A Neurosis is a generally mild form of mental illness manifesting as unease or distress in response to a specific stimulus. Most people have some form of neurosis, which can be triggered by almost anything. Common phobias, like arachnophobia (fear of spiders) are a form of neurosis and can be mild or severe depending on the reaction.
Sigmund Freud, the father of modern psychology, considered many mental issues to be the result of the Ego repressing the Id, with the repression manifested as symptoms of neurosis. In his model, the neurosis itself takes the place of either the memory of trauma or acceptance of past events; "curing" the neurosis meant accepting the past as fact and removing it from unconscious obsession. Freud also talked about "transfer neuroses," which occur when a person transfers desire for something or someone into a behavior or habit; the conscious or unconscious desire cannot be satisfied, and so the neurosis forms in response, replacing the desire with a feeling or action.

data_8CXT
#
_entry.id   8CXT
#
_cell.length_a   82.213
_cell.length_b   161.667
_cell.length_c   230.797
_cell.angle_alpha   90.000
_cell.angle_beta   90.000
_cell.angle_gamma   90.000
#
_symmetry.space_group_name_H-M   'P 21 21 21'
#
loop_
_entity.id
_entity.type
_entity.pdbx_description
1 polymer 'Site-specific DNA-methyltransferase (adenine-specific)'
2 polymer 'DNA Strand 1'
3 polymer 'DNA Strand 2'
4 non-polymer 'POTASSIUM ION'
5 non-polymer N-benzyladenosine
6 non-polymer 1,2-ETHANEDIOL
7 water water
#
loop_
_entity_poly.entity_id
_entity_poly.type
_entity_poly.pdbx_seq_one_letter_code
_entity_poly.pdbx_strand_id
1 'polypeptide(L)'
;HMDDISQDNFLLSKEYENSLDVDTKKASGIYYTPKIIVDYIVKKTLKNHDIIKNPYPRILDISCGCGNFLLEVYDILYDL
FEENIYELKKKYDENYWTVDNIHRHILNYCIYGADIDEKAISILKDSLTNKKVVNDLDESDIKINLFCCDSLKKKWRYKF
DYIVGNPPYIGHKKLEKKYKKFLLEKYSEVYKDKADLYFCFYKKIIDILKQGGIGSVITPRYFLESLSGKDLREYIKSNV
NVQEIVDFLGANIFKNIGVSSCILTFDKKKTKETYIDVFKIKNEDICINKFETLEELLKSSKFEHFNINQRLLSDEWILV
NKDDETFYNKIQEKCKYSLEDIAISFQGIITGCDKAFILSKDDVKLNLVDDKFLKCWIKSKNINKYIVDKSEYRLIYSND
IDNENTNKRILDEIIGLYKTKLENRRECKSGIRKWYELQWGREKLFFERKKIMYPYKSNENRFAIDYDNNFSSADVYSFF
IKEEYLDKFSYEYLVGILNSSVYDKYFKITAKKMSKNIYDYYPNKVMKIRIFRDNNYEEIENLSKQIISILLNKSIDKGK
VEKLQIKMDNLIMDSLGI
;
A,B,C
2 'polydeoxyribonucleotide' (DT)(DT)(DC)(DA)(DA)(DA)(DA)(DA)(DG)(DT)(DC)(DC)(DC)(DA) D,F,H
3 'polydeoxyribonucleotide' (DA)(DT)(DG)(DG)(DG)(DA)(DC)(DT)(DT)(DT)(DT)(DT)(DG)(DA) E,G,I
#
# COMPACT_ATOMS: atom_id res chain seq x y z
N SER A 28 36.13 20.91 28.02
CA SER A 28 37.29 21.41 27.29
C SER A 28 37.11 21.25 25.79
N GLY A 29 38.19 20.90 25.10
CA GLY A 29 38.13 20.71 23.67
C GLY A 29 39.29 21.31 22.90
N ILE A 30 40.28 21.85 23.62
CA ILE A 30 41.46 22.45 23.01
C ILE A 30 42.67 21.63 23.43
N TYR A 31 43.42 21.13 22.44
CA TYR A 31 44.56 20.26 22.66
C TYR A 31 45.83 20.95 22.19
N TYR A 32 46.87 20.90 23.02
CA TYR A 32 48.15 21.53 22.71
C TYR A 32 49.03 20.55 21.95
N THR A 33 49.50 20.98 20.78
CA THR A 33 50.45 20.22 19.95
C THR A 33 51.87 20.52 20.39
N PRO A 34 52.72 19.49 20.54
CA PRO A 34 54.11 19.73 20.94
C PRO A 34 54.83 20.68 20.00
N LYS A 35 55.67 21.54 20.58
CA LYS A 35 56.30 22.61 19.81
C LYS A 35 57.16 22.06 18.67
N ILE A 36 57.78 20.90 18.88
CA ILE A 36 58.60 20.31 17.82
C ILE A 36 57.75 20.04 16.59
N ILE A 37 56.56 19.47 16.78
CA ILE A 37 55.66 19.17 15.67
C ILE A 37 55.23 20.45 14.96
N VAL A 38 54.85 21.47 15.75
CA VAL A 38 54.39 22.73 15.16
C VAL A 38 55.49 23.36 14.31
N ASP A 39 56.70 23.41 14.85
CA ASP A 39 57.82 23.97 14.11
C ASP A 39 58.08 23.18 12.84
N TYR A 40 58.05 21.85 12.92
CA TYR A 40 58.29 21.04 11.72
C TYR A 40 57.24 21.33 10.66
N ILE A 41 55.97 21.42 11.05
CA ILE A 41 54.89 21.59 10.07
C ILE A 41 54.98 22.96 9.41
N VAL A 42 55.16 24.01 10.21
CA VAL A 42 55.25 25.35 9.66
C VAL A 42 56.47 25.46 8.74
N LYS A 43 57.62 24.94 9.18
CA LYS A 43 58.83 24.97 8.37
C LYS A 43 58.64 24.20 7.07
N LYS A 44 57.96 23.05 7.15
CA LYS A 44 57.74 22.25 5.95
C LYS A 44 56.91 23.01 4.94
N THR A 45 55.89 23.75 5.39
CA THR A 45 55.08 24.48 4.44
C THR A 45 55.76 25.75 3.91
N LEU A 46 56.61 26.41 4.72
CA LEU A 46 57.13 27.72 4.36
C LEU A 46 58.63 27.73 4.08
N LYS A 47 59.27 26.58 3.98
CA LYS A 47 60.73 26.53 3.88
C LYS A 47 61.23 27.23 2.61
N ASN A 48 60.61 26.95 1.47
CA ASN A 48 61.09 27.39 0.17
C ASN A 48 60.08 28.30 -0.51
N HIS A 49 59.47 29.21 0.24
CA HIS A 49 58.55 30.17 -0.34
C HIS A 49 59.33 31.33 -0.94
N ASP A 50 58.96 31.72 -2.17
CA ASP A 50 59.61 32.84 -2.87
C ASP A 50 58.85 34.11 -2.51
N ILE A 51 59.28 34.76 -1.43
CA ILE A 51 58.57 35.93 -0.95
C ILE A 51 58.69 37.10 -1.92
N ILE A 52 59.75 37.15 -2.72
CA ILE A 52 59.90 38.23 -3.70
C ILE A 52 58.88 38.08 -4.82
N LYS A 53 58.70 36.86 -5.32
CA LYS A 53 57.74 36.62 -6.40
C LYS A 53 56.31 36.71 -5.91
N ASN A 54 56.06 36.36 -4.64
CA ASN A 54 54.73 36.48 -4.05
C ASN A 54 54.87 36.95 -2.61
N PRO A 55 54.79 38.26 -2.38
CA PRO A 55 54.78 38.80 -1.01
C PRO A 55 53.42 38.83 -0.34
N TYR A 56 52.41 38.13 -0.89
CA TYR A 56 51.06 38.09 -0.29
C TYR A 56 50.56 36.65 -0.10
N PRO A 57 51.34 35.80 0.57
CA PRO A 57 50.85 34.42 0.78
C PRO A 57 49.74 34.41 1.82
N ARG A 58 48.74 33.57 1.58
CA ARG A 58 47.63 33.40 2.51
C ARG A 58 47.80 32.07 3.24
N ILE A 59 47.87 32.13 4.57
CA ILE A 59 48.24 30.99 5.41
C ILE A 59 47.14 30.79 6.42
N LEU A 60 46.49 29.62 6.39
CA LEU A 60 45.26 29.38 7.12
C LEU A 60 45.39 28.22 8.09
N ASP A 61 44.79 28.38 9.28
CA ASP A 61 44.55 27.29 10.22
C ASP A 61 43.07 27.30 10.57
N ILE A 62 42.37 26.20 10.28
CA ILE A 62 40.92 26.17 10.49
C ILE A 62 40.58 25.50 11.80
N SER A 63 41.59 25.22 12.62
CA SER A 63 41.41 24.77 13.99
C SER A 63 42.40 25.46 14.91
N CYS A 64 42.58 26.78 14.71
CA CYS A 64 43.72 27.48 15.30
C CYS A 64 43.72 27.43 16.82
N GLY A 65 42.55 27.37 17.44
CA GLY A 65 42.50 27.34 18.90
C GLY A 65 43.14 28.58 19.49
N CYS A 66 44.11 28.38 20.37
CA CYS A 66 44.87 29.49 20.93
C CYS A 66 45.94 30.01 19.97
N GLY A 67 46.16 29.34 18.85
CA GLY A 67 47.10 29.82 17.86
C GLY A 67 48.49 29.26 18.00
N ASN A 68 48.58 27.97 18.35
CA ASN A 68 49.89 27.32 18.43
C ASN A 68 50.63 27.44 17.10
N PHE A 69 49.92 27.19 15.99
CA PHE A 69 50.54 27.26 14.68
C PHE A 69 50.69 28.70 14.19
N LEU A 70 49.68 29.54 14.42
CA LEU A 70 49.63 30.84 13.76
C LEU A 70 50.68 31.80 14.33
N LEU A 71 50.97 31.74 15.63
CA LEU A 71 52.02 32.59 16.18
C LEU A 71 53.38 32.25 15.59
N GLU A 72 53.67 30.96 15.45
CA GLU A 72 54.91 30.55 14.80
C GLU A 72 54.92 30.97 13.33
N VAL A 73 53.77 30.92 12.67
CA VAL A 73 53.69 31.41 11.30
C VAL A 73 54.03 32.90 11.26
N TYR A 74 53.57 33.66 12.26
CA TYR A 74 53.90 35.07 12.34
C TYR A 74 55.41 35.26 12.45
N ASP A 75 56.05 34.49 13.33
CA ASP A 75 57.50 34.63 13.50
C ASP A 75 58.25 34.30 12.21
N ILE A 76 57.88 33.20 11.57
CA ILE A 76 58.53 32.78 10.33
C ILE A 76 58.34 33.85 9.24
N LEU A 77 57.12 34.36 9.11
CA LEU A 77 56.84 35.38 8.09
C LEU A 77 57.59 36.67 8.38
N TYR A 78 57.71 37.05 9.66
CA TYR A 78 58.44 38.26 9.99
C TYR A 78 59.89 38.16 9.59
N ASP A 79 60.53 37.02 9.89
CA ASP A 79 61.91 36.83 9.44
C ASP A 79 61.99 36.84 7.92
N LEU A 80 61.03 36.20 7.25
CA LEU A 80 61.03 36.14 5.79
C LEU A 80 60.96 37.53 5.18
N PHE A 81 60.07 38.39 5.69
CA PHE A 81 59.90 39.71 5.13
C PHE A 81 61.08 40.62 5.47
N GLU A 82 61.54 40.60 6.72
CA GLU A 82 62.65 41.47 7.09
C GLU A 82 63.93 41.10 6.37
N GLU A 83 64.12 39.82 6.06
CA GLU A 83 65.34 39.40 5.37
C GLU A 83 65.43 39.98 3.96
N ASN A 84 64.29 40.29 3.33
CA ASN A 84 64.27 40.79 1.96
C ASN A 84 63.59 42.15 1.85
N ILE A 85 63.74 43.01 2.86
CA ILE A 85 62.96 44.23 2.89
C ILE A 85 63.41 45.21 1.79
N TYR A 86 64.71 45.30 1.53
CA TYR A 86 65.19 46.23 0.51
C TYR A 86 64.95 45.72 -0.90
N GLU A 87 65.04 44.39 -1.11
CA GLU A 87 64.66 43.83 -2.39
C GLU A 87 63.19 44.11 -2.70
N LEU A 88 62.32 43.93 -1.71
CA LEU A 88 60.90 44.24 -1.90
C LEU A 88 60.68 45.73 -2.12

The American Diagnostic and Statistical Manual of Mental Disorders (DSM) has eliminated the category of "Neurosis", reflecting a decision by the editors to provide descriptions of behavior as opposed to hidden psychological mechanisms as diagnostic criteria.
This change shows that the older model of repressed memories or events has not been borne out by actual studies; the symptomatic approach of classifying neuroses instead of treating the patient may result in magnification of the neurosis, or in worse cases increased distress or new neuroses.